The price of dry fodder, usually sold at Rs 600-700 per quintal, has reached Rs 800-1,000. Also, its shortage has further increased as harvesting of crops has been affected due to the lockdown
The price of dry fodder, usually sold at Rs 600-700 per quintal has reached Rs 800-1,000. This adds to the woes of already distressed cattle farmers who are unable to sell milk due to the lockdown and now also have to worry about feeding the animals if they do not get fodder.
Manish Bharti, a resident of Meerut in Uttar Pradesh, is one of the largest cattle farmers in the district, but he is now upset due to the lockdown. He said: “The milk, which is usually sold at Rs 40-45 per litre is now selling at Rs 35-36 and the prices of cattle feed and dry fodder are skyrocketing. If you sell milk cheaply, how will you be able to feed expensive fodder? The bhusa (dry fodder) selling earlier for Rs 600-700 per quintal, has now reached over Rs 1,000. Now, how would a cattle farmer manage?”
Sudha Pandey, who runs a dairy farm in Sitapur, is feeding leftover from the mustard crop and straw to her cattle nowadays because her dry fodder supply has run out and she is unable to replenish it due to the lockdown. She said: “Somehow, we are managing to feed our animals through mustard and straw. When milk is not being sold, how would we buy costly bhusa? Around this time, there is a straw shortage every year and only when the wheat harvest begins, bhusa becomes available.”
All these problems faced by the cattle farmers are due to non- harvesting of rabi crops since there has been a 21-day lockdown in the country since March 25. The harvesting of rabi crops like wheat, pulses, oilseeds has stopped due to lack of labourers, harvesters, thresher, tractors, trucks and other equipment. The shortage of dry fodder has further increased due to non-harvest.
Uday Bahadur Singh of Bhikhanapur village of Uttar Pradesh’s Pratapgarh district is also feeding his cow paddy puwal (straws) nowadays. “By April, we begin our wheat harvest and dry fodder is produced but this time, wheat harvest could not take place due to the lockdown. The situation was so far under control but things changed when corona positive cases were found in this region too. Due to this, even the labourers are too scared to come out,” he says.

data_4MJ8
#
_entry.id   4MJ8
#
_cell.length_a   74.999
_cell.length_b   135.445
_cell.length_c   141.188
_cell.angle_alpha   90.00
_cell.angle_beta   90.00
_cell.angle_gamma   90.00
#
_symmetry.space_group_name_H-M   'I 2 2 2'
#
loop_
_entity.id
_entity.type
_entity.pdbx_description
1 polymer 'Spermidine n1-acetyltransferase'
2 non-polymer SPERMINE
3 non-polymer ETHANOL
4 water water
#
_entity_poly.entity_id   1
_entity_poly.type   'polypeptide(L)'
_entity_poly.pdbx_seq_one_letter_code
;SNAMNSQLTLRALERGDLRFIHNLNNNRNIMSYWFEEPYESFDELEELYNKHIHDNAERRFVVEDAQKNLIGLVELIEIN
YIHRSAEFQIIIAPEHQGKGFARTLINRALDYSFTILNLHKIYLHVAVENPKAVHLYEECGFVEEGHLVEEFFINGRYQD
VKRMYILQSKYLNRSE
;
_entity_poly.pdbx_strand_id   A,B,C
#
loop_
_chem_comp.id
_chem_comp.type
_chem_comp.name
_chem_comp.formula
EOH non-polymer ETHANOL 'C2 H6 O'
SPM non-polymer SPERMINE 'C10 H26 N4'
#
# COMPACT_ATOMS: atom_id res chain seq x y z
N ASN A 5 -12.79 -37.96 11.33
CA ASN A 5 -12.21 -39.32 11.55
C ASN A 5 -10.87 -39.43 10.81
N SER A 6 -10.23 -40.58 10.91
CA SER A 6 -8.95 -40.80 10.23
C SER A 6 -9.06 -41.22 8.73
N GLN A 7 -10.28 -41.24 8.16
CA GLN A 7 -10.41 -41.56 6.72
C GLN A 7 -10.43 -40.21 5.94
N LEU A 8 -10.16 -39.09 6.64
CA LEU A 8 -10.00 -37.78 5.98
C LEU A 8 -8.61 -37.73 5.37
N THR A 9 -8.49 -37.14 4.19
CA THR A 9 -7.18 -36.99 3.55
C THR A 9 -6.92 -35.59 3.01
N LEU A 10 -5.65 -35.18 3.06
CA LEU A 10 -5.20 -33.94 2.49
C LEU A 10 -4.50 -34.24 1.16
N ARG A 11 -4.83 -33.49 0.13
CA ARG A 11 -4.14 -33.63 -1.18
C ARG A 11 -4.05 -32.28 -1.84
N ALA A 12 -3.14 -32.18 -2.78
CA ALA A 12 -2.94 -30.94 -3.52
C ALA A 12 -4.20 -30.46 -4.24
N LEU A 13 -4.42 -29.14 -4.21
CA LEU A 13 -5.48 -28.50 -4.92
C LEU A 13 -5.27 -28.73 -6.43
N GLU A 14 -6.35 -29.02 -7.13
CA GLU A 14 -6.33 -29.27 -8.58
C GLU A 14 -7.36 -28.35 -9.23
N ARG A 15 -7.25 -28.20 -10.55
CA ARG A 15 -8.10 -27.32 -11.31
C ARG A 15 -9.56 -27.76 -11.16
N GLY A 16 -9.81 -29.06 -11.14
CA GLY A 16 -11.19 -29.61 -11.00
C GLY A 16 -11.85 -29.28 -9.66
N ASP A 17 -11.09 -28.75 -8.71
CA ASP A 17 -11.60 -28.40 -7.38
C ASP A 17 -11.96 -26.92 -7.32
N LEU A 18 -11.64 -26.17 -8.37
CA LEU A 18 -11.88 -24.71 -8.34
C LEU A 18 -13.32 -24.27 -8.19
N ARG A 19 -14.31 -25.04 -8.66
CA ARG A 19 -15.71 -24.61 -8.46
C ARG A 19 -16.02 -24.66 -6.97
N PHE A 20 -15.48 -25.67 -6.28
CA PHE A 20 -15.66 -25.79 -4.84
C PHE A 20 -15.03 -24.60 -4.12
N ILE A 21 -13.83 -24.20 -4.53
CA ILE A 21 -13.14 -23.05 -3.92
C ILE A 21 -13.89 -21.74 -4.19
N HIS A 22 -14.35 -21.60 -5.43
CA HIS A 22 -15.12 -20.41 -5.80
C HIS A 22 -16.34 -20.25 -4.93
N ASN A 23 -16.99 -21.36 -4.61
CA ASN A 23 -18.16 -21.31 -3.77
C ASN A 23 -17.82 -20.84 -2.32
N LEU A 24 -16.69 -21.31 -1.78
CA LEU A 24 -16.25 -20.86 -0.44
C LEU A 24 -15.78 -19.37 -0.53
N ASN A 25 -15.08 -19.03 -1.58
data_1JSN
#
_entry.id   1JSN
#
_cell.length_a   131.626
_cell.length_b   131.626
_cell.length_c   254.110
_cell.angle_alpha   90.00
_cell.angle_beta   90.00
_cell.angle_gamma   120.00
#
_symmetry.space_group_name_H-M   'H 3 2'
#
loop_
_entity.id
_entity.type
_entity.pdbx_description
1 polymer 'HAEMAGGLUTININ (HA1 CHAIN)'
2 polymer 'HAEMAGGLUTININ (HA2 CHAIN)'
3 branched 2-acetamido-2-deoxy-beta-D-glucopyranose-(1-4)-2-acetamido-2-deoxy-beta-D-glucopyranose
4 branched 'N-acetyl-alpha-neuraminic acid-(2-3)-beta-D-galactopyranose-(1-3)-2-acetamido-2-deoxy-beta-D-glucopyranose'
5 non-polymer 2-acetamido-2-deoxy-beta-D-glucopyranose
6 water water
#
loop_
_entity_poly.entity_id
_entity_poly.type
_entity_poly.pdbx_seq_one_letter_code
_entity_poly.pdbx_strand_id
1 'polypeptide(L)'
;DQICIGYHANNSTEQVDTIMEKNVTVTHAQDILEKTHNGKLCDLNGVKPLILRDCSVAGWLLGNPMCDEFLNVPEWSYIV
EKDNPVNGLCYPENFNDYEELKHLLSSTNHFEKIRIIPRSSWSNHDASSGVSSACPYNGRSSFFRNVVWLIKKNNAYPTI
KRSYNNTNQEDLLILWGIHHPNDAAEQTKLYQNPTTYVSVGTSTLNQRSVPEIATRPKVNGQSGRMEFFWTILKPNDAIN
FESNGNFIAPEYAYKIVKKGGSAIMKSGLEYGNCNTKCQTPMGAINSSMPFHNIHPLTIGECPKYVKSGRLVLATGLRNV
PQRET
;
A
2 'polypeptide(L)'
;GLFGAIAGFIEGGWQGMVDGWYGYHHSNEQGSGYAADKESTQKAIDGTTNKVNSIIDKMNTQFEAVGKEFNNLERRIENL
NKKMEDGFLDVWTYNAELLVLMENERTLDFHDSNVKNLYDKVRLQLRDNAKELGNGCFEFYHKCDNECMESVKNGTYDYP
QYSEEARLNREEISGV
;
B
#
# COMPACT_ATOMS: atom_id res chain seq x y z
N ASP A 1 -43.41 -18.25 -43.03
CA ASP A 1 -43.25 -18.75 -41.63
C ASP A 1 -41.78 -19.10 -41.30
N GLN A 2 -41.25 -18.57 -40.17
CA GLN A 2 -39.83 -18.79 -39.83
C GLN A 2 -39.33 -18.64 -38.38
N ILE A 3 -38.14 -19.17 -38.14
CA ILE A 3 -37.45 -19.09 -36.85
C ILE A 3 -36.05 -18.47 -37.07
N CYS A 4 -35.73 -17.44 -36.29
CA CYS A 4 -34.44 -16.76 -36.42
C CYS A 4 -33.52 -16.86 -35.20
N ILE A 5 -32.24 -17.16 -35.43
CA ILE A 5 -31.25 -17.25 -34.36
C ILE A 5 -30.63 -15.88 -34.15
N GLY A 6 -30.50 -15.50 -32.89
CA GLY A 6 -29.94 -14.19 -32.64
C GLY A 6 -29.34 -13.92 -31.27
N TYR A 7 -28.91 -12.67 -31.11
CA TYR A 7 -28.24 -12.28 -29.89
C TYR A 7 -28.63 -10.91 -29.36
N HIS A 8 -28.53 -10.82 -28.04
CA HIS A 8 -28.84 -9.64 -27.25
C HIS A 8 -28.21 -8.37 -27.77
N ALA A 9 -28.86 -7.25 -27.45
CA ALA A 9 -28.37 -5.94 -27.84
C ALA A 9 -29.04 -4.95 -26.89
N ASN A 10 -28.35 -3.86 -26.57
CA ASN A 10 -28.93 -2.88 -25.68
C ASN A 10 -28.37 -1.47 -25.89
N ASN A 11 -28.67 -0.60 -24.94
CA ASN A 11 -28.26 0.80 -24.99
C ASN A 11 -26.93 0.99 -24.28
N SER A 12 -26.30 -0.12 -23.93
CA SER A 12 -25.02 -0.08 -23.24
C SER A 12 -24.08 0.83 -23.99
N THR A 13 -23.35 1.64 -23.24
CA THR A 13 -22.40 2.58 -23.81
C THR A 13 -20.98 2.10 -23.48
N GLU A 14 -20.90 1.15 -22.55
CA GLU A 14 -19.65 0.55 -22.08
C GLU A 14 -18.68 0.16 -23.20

According to the 20th Census, there are 14.51 crore cows and 10.98 crore buffaloes in the country, while godhan (cattle) population is of 18.25 crore. At the same time, the number of milch animals (cow-buffaloes) is 12.53 crore.
Deepak Purohit runs a dairy farm in Bikaner, Rajasthan and currently has more than 50 cows. He said: “We don’t have wheat cultivation, so the fodder comes from outside. But, at the moment, a small herder cannot even think of buying bhusa, so expensive it is. So far being sold in quintals, bhusa is currently being sold in manns (25 kg).”
Dr Puran Singh, a veterinary expert at Mukteshwar Centre, the Indian Veterinary Research Institute, said: “As food is necessary for us, fodder is also necessary for animals. The farming may be stopped for a few days, but the cattle farmer cannot stop his job, the animals need to be fed and only then the cow-buffalo give milk. If milk is not produced, how will it be sold?”
He added: “An adult cow or buffalo eats 7-8 kg of dry fodder a day. Dry fodder is equally important for the animal as green fodder. Usually after January, there is a straw shortage till April, but this time there has been a prolonged delay.”
The government, on its part, has said that the work of harvesting can be done in the fields by following social distancing, but the Indian Council of Agricultural Research in a statement issued on March 31 has advised the farmers to do the harvesting with machines.
The government has allowed the machine harvesting but there is the problem of combine machine operators. These operators, who run the machines in many states, including Uttar Pradesh, come from Punjab. Some also come from Banda and Mohammadi in Shahjahanpur, Uttar Pradesh, but they are not allowed to move. Also, in many places, farmers are facing the problem of procuring machine tools and parts.